But now look at how it looked on my big screen, back home on my desk, this evening:
That’s the middle of the picture, to get how big it is when spread out sideways all over my big screen. Click on that bigger picture to get an even bigger version of the original.
I don’t think it’s just me. The smaller picture is much more legible. But the bigger picture is a lot more fun, on account of being less legible. It stops being annoyingly blurry writing, and instead becomes Art.
For some reason, descriptions of crazy economic times seem always, sooner or later, to involve toilet paper. It was true in Russia. It is true now in Venezuela. And it was true in Zimbabwe:
That’s one of the pictures that Corrie (short for Coralee) Chipps showed to members of the End of the World Club, when she gave a talk to us about the Zimbabwe inflation earlier this evening, at the IEA. Not exactly what you’d call entertaining, but most informative. I hope to blog more about this.
Yesterday I investigated another London Park, Victoria Park, out east. Again, too many trees, Big Things only occasionally and distantly visible in among trees.
But at the end of my explorations I found myself at Hackney Wick Overground station. Much better. As railway stations often are, this is a fine spot to photograph surrounding stuff and distant Big Things. And despite the already considerable elevation of the platforms, there was also a footbridge that was even higher than the platforms. Here are some snaps taken from that footbridge:
The white spikes (1.2, 2.1) are the Olympic Stadium, and the big red thing is the Big Red Olympic Thing.
At first I thought that picture 3.2 featured some sort of new bridge, but now I think it’s some sort of big shed, in its early stages.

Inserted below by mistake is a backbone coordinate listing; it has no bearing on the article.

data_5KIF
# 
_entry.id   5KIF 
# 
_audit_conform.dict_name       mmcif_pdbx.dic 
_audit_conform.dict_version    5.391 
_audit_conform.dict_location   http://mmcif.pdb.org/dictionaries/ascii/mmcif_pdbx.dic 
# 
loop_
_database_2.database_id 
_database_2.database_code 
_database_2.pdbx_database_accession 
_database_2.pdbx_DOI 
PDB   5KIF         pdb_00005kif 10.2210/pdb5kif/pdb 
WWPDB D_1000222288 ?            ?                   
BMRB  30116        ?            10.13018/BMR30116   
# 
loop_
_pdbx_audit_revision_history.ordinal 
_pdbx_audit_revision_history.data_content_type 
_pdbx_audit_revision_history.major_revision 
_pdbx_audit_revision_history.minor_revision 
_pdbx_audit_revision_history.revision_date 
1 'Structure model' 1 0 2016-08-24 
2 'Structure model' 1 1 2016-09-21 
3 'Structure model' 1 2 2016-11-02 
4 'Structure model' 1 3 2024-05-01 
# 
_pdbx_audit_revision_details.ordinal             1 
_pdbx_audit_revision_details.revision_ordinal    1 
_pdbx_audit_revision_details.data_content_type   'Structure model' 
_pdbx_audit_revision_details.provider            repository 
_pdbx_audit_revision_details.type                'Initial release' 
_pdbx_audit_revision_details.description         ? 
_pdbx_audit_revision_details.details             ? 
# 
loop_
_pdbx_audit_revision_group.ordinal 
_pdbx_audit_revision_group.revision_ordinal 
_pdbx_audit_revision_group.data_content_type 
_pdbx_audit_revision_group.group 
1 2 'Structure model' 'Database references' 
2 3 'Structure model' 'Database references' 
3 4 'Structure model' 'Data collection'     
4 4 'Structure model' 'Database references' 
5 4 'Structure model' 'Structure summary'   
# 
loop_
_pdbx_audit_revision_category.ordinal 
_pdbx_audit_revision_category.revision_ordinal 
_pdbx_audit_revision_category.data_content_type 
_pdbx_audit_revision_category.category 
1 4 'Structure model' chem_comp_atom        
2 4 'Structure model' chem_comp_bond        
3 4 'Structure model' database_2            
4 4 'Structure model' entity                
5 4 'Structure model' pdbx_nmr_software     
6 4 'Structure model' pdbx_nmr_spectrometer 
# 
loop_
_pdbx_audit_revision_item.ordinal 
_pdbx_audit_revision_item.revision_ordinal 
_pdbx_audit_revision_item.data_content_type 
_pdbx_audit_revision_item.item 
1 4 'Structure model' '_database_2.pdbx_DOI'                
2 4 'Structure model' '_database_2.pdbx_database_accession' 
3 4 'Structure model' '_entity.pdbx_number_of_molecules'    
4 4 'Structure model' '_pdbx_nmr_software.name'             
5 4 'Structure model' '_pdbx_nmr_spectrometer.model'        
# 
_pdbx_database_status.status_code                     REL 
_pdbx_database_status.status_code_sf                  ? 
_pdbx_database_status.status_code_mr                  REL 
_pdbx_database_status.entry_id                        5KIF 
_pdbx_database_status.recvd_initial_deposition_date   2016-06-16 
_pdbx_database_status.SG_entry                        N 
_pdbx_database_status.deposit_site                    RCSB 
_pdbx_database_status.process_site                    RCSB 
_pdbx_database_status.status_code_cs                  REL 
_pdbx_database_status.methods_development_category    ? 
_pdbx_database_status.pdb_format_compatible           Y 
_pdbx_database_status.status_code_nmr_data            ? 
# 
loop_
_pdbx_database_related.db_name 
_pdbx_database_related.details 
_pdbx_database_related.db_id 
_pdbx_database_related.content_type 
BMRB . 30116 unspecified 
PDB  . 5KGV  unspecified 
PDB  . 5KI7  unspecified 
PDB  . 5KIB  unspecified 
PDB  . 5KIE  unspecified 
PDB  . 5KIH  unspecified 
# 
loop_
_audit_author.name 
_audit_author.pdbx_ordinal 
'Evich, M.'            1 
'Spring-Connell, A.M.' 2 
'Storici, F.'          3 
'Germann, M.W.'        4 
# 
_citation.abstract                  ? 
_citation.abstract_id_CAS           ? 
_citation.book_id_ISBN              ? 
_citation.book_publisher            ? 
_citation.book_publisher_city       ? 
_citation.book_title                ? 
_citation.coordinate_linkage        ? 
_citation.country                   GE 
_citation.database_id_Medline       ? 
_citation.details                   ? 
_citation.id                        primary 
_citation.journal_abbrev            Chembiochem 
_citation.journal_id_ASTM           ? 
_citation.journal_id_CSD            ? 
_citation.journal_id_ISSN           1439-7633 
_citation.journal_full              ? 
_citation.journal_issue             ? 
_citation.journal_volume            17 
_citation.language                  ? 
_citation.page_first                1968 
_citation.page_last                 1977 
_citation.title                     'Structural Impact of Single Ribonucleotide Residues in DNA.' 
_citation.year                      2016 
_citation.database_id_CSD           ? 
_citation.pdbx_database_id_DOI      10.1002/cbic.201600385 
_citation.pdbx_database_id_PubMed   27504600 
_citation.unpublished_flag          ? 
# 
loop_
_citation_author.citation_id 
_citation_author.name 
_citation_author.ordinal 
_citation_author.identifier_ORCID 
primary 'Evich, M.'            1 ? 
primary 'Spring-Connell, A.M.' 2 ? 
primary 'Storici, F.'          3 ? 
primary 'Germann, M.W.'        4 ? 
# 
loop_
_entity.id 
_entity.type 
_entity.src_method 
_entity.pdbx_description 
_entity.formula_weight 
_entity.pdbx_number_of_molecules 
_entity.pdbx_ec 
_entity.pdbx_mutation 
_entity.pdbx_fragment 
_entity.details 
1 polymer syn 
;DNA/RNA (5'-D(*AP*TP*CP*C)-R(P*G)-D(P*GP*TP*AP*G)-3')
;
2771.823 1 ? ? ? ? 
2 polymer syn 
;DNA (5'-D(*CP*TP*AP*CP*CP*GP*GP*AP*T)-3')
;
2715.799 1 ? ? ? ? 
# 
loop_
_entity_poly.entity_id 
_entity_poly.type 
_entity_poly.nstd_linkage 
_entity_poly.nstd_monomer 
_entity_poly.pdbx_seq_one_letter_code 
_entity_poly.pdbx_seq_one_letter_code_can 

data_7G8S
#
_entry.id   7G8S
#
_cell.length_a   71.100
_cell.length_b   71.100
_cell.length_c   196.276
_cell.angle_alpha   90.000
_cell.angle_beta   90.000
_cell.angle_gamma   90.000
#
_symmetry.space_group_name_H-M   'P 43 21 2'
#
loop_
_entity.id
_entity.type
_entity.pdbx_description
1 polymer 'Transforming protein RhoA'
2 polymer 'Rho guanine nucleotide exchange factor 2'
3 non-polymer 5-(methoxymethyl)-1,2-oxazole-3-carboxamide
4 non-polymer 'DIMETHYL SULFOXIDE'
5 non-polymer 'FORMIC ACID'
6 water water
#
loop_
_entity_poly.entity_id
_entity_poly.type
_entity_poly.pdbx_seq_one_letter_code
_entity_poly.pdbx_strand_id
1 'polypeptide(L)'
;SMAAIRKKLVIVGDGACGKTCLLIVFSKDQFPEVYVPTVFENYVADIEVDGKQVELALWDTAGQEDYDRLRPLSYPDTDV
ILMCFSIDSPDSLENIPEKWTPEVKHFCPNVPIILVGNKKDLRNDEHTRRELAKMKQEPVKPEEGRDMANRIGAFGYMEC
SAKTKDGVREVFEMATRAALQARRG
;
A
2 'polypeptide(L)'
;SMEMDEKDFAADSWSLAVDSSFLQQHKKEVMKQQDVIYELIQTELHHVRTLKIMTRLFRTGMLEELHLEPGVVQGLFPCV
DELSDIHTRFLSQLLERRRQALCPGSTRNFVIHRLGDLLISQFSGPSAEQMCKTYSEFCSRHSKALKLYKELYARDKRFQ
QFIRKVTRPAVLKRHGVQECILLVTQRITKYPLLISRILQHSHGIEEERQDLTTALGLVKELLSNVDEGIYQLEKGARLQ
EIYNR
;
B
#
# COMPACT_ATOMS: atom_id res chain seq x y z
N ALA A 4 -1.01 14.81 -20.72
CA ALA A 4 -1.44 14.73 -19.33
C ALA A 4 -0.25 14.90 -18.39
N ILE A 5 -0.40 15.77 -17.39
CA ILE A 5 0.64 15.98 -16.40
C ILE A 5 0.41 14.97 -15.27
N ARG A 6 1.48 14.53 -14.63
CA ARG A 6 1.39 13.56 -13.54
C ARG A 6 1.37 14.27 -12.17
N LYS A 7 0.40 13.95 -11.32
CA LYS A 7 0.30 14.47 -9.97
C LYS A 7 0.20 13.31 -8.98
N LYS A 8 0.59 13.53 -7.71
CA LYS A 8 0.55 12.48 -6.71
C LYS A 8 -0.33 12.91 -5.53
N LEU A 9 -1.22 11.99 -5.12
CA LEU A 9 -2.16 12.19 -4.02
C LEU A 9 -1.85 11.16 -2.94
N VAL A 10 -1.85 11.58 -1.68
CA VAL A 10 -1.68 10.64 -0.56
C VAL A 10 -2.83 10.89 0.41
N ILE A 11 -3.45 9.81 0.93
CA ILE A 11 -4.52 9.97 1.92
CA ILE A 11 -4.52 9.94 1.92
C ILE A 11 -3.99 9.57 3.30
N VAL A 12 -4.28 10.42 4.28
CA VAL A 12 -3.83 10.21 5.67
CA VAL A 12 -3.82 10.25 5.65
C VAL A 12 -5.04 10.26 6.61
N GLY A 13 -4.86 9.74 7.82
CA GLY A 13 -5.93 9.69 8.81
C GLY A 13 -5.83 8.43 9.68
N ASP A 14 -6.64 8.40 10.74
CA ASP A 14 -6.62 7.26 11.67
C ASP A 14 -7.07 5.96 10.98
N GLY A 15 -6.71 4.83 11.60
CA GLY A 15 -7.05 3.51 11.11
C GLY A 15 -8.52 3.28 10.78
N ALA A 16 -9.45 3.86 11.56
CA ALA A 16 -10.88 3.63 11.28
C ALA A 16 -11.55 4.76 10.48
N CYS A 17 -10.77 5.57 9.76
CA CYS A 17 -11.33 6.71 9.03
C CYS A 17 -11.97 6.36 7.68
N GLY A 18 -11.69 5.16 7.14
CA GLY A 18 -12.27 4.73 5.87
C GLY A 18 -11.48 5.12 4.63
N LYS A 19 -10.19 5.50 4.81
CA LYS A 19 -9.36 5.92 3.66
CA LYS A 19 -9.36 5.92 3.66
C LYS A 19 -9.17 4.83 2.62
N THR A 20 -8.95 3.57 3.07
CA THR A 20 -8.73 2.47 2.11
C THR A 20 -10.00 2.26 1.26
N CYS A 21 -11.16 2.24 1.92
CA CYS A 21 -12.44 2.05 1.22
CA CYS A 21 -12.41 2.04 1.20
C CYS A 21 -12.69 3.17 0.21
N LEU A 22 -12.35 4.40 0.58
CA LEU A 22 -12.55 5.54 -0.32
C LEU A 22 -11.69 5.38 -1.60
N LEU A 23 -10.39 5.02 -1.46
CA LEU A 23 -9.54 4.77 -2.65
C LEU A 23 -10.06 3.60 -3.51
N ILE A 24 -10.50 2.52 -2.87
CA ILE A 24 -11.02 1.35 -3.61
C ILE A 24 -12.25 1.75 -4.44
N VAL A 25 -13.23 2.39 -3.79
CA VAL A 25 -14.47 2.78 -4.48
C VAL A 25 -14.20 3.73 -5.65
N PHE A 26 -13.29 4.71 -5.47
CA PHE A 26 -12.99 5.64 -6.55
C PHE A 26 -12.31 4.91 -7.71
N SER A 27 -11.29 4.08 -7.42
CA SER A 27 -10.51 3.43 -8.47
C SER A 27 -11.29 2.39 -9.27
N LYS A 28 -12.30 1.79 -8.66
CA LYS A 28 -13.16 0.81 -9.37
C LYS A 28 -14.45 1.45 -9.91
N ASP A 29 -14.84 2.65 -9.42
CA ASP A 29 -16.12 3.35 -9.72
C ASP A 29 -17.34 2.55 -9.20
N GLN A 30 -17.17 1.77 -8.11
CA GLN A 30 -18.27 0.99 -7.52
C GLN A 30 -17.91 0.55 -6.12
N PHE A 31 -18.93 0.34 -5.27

LATER: No. The thing that looked like a shed being constructed is actually a shed being dismantled. It used to be a big white Olympic sport shed of some sort, and now it is being removed.
Further googling reveals that this used to be the basketball arena.
No, not taken by me, of course not. By my compulsively globe-trotting friend Michael Jennings, who has recently been trotting around in Georgia ...:
Foreigners, eh? An endless source of fun.
… and in Warsaw:
The Warsaw one being bigger, because the title of the email in which this one arrived went:
This is my favourite photo for quite a while.
I’m guessing this is because the old Soviet-imposed Palace of Culture is upstaged behind and beside by skyscrapers, and in front by Polish people actually having quite a good time, buying stuff, doing capitalism etc.
I can remember when that bag of wind John Gray was saying that liberated Eastern Europe, for which people like me had such high hopes, would all end in tears, because in John-Gray-world high hopes always do. But look at it now!
I visited Warsaw in 1984, I think it was. I recall rather liking that Palace of Culture, even though I wasn’t supposed to, on account of the nastiness that it was built to spread, and probably also because of the defencelessly fine stuff that got smashed to rubble to make way for it. I could entirely see why the locals all hated it. I, on the other hand, considered it to be an example of one of my laws, which states that the splendour of a building is inversely proportional to the excellence of what goes on inside it when it first opens for business. Later, better things can get done in the thing. But the tendency is: not to start with.
A few days ago I visited Chateau Samizdata. While there, I picked the brain of its Chatelaine on the subject of my Google Nexus 4, because she now has one of these also.
She showed me various useful tricks. In particular she showed me – and helped me to download – an Android app called BUS LONDON, which identifies the bus stops nearest to wherever you are, and tells you what buses are about to arrive at each stop, when, and where they are headed.
BUS LONDON, in other words, provides you with information like this:
That is a photo I took last night at a bus stop near me. I have always, in my pre BUS LONDON life, found such signs to be immensely useful because so very reassuring. A bus to where I want to go will almost certainly be coming, quite soon, is the message I get, and it is most welcome when you consider the alternative. But only some bus stops have these excellent signs. Hence the value of an app like BUS LONDON.
Irritatingly, however, when I was at Chateau Samizdata, BUS LONDON refused to tell me about the bus stop that I was about to use. This is because this bus stop is a bit further away from CS than it might have been, but is worth the short extra walk because of the greater choice of buses that it offers me. This is a stop that buses converge on, so to speak. But once I got near enough to it, BUS LONDON obliged with all the relevant information.
However, when I arrived at the bus stop, which also has an electric sign like the one in the photograph above, this is what I saw: